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TitleThe mechanism of partial rupture of a locked megathrust: The role of fault morphology
AuthorQiu, Q; Hill, E M; Barbot, S; Hubbard, J; Feng, WORCID logo; Lindsey, E O; Feng, L; Dai, K; Samsonov, S VORCID logo; Tapponnier, P
SourceGeology vol. 44, no. 10, 2016 p. 875-878, Open Access logo Open Access
Alt SeriesNatural Resources Canada, Contribution Series 20170208
PublisherGeological Society of America
Mediapaper; on-line; digital
File formatpdf
AreaGorkha; Kathmandu; Nepal
Lat/Long WENS 84.0000 86.0000 28.0000 27.0000
Subjectsearthquakes; geodesy; seismicity; health hazards; faults; faults, thrust; modelling
Illustrationslocation maps; graphs; 3-D models
Released2016 08 31
AbstractAssessment of seismic hazard relies on estimates of how large an area of a tectonic fault could potentially rupture in a single earthquake.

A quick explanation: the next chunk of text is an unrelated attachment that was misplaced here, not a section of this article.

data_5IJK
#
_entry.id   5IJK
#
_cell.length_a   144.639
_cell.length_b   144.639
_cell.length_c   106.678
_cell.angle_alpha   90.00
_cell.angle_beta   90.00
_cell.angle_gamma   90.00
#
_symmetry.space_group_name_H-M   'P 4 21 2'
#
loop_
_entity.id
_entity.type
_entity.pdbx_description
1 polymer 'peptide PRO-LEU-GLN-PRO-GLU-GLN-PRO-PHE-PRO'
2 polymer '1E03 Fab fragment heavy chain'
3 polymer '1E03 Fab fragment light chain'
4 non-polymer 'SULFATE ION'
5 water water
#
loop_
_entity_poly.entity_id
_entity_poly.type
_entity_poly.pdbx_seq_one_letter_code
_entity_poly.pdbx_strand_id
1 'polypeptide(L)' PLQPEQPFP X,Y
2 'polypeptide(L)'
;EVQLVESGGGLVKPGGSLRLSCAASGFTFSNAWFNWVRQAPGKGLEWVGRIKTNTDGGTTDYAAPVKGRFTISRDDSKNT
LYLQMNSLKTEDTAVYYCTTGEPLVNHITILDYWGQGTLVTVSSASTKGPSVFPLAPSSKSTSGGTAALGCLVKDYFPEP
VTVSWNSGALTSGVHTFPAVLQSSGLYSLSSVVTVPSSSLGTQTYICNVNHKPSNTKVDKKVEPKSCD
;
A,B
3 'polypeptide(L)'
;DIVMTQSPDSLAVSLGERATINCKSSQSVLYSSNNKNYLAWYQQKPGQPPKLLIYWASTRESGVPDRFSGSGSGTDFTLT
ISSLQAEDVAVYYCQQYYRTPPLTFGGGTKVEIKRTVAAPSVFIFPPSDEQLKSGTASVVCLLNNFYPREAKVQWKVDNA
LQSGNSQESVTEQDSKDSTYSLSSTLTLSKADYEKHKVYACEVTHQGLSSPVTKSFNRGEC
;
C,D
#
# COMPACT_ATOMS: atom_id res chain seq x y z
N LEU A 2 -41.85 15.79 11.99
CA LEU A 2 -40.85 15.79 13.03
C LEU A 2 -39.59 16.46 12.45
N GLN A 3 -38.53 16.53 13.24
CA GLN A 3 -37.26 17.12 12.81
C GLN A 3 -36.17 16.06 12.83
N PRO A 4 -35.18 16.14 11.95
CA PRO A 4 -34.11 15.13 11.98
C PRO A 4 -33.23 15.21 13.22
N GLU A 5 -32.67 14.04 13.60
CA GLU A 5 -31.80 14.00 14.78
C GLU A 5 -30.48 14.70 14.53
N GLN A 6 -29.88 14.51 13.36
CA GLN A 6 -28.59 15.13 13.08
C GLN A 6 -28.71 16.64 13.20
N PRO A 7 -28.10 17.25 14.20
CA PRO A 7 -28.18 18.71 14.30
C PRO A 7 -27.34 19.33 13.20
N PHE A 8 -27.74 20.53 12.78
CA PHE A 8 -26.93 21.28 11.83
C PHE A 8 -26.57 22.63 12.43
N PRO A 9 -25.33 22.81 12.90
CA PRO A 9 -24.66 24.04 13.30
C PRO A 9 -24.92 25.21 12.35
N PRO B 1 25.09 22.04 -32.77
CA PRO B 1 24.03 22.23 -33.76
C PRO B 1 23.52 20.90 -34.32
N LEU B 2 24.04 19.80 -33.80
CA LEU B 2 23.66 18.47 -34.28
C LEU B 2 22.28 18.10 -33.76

Vital information for these forecasts includes which areas of a fault are locked and how the fault is segmented. Much research has focused on exploring downdip limits to fault rupture from chemical and thermal boundaries, and along-strike barriers from subducted structural features, yet we regularly see only partial rupture of fully locked fault patches that could have ruptured as a whole in a larger earthquake. Here we draw insight into this conundrum from the 25 April 2015 Mw 7.8 Gorkha (Nepal) earthquake. We invert geodetic data with a structural model of the Main Himalayan thrust in the region of Kathmandu, Nepal, showing that this event was generated by rupture of a décollement bounded on all sides by more steeply dipping ramps. The morphological bounds explain why the event ruptured only a small piece of a large fully locked seismic gap. We then use dynamic earthquake cycle modeling on the same fault geometry to reveal that such events are predicted by the physics. Depending on the earthquake history and the details of rupture dynamics, however, great earthquakes that rupture the entire seismogenic zone are also possible. These insights from Nepal should be applicable to understanding bounds on earthquake size on megathrusts worldwide.

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